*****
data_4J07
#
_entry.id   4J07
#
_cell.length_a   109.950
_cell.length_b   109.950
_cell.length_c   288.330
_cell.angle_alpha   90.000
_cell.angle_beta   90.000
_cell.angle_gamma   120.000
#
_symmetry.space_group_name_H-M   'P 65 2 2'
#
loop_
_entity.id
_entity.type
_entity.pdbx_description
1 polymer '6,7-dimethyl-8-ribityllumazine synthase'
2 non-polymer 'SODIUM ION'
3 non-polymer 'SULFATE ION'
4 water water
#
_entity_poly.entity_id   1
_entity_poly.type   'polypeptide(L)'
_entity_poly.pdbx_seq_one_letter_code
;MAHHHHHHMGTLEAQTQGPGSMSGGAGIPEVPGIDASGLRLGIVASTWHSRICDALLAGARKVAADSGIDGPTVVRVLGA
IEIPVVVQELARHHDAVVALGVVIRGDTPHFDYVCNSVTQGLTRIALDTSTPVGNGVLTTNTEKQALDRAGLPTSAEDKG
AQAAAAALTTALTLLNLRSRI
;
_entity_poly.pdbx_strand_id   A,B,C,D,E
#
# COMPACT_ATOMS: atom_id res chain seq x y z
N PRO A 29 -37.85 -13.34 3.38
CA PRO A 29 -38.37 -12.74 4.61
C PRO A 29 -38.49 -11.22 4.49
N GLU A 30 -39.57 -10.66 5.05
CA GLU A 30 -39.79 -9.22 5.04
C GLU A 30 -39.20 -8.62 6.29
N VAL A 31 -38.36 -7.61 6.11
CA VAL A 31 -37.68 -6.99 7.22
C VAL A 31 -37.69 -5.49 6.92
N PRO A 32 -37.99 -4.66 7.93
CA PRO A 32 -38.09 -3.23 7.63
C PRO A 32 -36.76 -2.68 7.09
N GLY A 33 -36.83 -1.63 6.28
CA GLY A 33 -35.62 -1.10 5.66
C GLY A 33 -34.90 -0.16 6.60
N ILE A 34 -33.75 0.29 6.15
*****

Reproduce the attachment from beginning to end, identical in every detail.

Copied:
data_4J07
#
_entry.id   4J07
#
_cell.length_a   109.950
_cell.length_b   109.950
_cell.length_c   288.330
_cell.angle_alpha   90.000
_cell.angle_beta   90.000
_cell.angle_gamma   120.000
#
_symmetry.space_group_name_H-M   'P 65 2 2'
#
loop_
_entity.id
_entity.type
_entity.pdbx_description
1 polymer '6,7-dimethyl-8-ribityllumazine synthase'
2 non-polymer 'SODIUM ION'
3 non-polymer 'SULFATE ION'
4 water water
#
_entity_poly.entity_id   1
_entity_poly.type   'polypeptide(L)'
_entity_poly.pdbx_seq_one_letter_code
;MAHHHHHHMGTLEAQTQGPGSMSGGAGIPEVPGIDASGLRLGIVASTWHSRICDALLAGARKVAADSGIDGPTVVRVLGA
IEIPVVVQELARHHDAVVALGVVIRGDTPHFDYVCNSVTQGLTRIALDTSTPVGNGVLTTNTEKQALDRAGLPTSAEDKG
AQAAAAALTTALTLLNLRSRI
;
_entity_poly.pdbx_strand_id   A,B,C,D,E
#
# COMPACT_ATOMS: atom_id res chain seq x y z
N PRO A 29 -37.85 -13.34 3.38
CA PRO A 29 -38.37 -12.74 4.61
C PRO A 29 -38.49 -11.22 4.49
N GLU A 30 -39.57 -10.66 5.05
CA GLU A 30 -39.79 -9.22 5.04
C GLU A 30 -39.20 -8.62 6.29
N VAL A 31 -38.36 -7.61 6.11
CA VAL A 31 -37.68 -6.99 7.22
C VAL A 31 -37.69 -5.49 6.92
N PRO A 32 -37.99 -4.66 7.93
CA PRO A 32 -38.09 -3.23 7.63
C PRO A 32 -36.76 -2.68 7.09
N GLY A 33 -36.83 -1.63 6.28
CA GLY A 33 -35.62 -1.10 5.66
C GLY A 33 -34.90 -0.16 6.60
N ILE A 34 -33.75 0.29 6.15